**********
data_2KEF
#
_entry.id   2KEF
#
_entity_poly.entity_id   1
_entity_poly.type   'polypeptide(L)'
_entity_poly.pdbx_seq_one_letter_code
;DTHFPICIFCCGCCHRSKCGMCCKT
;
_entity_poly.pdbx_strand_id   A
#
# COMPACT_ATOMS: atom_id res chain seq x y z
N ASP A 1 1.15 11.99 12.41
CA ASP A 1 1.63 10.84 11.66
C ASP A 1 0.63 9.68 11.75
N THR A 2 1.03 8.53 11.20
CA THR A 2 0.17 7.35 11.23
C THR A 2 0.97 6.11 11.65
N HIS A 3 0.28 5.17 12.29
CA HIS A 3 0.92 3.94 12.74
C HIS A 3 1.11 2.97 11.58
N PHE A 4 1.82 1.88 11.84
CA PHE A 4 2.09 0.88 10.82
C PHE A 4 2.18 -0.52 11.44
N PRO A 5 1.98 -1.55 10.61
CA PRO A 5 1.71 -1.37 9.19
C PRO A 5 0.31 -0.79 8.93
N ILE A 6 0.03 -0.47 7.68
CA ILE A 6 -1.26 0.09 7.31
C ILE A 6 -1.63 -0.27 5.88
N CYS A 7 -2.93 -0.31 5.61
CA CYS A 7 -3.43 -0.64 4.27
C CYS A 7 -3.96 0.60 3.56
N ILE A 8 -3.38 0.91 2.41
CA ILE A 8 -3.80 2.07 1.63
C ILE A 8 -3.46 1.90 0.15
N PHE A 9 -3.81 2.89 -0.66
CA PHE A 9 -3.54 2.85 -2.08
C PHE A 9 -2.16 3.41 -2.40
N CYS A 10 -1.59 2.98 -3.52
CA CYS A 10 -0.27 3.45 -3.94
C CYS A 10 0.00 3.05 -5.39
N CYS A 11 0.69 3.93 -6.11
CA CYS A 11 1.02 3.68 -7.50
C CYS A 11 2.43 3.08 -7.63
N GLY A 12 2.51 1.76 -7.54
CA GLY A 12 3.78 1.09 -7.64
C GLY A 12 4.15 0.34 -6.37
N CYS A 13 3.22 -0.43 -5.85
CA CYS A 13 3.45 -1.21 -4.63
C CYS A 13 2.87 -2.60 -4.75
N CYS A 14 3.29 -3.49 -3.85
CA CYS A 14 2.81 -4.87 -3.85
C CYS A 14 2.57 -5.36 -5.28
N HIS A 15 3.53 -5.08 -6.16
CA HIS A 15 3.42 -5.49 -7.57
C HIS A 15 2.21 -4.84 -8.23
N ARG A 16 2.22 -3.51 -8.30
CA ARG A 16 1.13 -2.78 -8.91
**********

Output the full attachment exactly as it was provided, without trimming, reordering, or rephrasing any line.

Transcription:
data_2KEF
#
_entry.id   2KEF
#
_entity_poly.entity_id   1
_entity_poly.type   'polypeptide(L)'
_entity_poly.pdbx_seq_one_letter_code
;DTHFPICIFCCGCCHRSKCGMCCKT
;
_entity_poly.pdbx_strand_id   A
#
# COMPACT_ATOMS: atom_id res chain seq x y z
N ASP A 1 1.15 11.99 12.41
CA ASP A 1 1.63 10.84 11.66
C ASP A 1 0.63 9.68 11.75
N THR A 2 1.03 8.53 11.20
CA THR A 2 0.17 7.35 11.23
C THR A 2 0.97 6.11 11.65
N HIS A 3 0.28 5.17 12.29
CA HIS A 3 0.92 3.94 12.74
C HIS A 3 1.11 2.97 11.58
N PHE A 4 1.82 1.88 11.84
CA PHE A 4 2.09 0.88 10.82
C PHE A 4 2.18 -0.52 11.44
N PRO A 5 1.98 -1.55 10.61
CA PRO A 5 1.71 -1.37 9.19
C PRO A 5 0.31 -0.79 8.93
N ILE A 6 0.03 -0.47 7.68
CA ILE A 6 -1.26 0.09 7.31
C ILE A 6 -1.63 -0.27 5.88
N CYS A 7 -2.93 -0.31 5.61
CA CYS A 7 -3.43 -0.64 4.27
C CYS A 7 -3.96 0.60 3.56
N ILE A 8 -3.38 0.91 2.41
CA ILE A 8 -3.80 2.07 1.63
C ILE A 8 -3.46 1.90 0.15
N PHE A 9 -3.81 2.89 -0.66
CA PHE A 9 -3.54 2.85 -2.08
C PHE A 9 -2.16 3.41 -2.40
N CYS A 10 -1.59 2.98 -3.52
CA CYS A 10 -0.27 3.45 -3.94
C CYS A 10 0.00 3.05 -5.39
N CYS A 11 0.69 3.93 -6.11
CA CYS A 11 1.02 3.68 -7.50
C CYS A 11 2.43 3.08 -7.63
N GLY A 12 2.51 1.76 -7.54
CA GLY A 12 3.78 1.09 -7.64
C GLY A 12 4.15 0.34 -6.37
N CYS A 13 3.22 -0.43 -5.85
CA CYS A 13 3.45 -1.21 -4.63
C CYS A 13 2.87 -2.60 -4.75
N CYS A 14 3.29 -3.49 -3.85
CA CYS A 14 2.81 -4.87 -3.85
C CYS A 14 2.57 -5.36 -5.28
N HIS A 15 3.53 -5.08 -6.16
CA HIS A 15 3.42 -5.49 -7.57
C HIS A 15 2.21 -4.84 -8.23
N ARG A 16 2.22 -3.51 -8.30
CA ARG A 16 1.13 -2.78 -8.91